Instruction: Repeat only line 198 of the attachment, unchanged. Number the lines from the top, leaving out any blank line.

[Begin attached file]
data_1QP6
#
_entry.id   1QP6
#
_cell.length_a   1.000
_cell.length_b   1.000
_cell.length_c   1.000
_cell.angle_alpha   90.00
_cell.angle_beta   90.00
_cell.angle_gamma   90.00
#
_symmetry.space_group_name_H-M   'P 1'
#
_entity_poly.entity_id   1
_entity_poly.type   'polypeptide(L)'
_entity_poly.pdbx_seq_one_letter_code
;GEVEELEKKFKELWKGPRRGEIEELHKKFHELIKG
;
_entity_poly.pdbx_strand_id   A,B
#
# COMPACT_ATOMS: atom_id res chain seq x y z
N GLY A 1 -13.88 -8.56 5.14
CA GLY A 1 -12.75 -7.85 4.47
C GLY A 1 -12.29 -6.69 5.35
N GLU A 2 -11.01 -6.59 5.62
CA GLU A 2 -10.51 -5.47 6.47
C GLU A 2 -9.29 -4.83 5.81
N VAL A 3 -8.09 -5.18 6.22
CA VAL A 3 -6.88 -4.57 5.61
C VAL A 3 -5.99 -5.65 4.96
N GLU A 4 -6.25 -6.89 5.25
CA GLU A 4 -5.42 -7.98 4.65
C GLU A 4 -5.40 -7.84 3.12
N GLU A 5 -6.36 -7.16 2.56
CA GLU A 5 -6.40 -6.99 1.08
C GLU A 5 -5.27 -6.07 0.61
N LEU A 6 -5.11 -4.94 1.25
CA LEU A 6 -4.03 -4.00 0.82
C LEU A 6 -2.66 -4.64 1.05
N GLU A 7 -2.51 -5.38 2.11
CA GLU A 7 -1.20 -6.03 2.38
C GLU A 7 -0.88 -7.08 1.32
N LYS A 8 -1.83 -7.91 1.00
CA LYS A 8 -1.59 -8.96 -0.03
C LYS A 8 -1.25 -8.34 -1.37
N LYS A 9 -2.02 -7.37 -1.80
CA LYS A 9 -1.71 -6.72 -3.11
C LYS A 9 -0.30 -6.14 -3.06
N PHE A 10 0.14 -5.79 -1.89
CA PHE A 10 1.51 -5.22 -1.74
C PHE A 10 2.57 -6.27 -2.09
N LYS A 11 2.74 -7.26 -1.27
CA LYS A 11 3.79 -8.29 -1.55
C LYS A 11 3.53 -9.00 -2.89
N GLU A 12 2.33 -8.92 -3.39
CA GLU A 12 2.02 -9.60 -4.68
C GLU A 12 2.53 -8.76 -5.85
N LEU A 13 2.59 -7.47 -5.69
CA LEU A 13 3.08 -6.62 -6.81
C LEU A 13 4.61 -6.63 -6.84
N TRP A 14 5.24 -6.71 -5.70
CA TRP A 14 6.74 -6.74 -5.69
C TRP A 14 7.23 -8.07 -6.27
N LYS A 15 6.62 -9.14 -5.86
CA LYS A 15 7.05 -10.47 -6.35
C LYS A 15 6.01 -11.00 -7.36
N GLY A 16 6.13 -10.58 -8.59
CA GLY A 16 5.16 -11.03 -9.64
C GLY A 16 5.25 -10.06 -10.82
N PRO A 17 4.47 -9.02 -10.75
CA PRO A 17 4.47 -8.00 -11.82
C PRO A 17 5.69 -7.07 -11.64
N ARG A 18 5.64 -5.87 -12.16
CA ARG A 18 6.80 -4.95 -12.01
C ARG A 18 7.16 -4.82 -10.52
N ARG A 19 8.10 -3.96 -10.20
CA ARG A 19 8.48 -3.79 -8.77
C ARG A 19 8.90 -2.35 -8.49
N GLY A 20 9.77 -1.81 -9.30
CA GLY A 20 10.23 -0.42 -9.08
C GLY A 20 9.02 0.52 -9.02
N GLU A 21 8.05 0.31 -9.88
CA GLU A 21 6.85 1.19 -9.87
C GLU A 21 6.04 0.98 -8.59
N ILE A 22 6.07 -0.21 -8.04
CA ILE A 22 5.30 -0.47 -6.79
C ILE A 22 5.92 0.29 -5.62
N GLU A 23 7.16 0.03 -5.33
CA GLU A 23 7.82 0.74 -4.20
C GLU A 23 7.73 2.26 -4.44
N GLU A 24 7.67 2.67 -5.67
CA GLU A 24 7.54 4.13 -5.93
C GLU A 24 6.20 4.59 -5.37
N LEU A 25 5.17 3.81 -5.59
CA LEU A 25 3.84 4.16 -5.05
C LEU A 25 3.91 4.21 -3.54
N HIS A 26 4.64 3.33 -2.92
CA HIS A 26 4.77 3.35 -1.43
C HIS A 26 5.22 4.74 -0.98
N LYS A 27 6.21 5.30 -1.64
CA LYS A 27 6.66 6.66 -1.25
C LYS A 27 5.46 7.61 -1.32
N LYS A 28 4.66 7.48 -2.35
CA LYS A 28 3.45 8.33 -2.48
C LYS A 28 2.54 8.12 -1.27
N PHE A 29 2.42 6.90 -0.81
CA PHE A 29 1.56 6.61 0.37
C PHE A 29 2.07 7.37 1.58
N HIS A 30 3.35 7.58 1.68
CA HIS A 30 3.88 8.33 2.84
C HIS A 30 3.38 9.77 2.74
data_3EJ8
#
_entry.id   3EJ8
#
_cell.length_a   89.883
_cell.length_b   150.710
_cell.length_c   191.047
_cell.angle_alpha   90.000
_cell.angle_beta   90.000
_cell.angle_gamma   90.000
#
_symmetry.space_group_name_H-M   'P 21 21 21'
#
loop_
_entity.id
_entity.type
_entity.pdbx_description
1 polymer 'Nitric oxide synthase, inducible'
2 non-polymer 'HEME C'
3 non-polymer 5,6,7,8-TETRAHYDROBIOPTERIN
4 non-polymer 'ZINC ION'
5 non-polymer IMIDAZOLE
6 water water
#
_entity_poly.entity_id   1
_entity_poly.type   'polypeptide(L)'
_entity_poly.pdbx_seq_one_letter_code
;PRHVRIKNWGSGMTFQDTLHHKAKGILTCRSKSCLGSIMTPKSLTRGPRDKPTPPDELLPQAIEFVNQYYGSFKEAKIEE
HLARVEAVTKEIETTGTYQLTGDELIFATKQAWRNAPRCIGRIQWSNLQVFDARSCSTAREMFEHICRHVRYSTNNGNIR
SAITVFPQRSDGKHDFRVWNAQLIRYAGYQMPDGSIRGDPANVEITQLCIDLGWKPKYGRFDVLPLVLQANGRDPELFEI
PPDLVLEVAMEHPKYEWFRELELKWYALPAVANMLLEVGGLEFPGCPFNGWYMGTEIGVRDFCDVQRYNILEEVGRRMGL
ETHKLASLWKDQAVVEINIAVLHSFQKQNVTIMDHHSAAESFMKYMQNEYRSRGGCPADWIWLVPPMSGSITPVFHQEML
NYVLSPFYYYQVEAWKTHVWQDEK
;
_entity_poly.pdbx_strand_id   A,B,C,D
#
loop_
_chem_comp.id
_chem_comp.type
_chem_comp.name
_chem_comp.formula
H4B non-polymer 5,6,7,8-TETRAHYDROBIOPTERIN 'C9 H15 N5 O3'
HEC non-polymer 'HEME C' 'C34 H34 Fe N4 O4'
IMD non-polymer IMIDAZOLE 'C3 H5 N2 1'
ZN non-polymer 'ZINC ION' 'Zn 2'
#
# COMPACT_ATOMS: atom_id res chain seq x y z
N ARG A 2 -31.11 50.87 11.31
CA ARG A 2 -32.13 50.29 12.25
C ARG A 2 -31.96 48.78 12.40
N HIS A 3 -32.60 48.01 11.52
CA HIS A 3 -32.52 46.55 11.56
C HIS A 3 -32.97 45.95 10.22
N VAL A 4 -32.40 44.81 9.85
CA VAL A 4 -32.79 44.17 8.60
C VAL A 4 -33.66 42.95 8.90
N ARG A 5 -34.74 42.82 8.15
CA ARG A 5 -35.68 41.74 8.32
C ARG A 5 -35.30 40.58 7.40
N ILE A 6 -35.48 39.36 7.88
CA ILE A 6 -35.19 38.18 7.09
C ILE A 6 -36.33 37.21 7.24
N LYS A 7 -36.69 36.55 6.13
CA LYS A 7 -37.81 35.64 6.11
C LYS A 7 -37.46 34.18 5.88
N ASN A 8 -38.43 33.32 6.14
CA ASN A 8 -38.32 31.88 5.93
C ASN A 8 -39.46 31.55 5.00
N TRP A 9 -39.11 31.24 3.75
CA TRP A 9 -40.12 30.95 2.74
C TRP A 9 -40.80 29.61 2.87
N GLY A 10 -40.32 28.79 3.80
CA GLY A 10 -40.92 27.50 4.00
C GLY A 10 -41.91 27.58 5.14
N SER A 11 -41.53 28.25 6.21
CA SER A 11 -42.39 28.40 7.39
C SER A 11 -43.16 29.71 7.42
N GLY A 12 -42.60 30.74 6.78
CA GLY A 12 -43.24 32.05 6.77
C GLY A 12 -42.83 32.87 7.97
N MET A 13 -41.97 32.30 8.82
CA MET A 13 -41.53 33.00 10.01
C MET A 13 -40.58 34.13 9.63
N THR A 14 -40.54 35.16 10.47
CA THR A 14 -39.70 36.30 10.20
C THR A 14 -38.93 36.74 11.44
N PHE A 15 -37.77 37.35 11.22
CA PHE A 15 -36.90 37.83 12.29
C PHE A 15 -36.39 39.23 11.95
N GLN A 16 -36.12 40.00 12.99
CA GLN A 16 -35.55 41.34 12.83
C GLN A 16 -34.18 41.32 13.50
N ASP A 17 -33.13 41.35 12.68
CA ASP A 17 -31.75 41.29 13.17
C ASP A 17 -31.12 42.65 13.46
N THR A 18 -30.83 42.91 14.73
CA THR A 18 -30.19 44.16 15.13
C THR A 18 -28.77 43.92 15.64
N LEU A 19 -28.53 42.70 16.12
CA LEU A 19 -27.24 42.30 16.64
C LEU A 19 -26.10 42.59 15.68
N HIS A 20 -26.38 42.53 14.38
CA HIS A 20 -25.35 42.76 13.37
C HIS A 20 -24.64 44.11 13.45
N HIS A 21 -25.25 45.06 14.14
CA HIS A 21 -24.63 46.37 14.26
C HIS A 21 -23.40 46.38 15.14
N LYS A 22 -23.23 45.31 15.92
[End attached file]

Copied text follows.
N PHE A 15 -37.77 37.35 11.22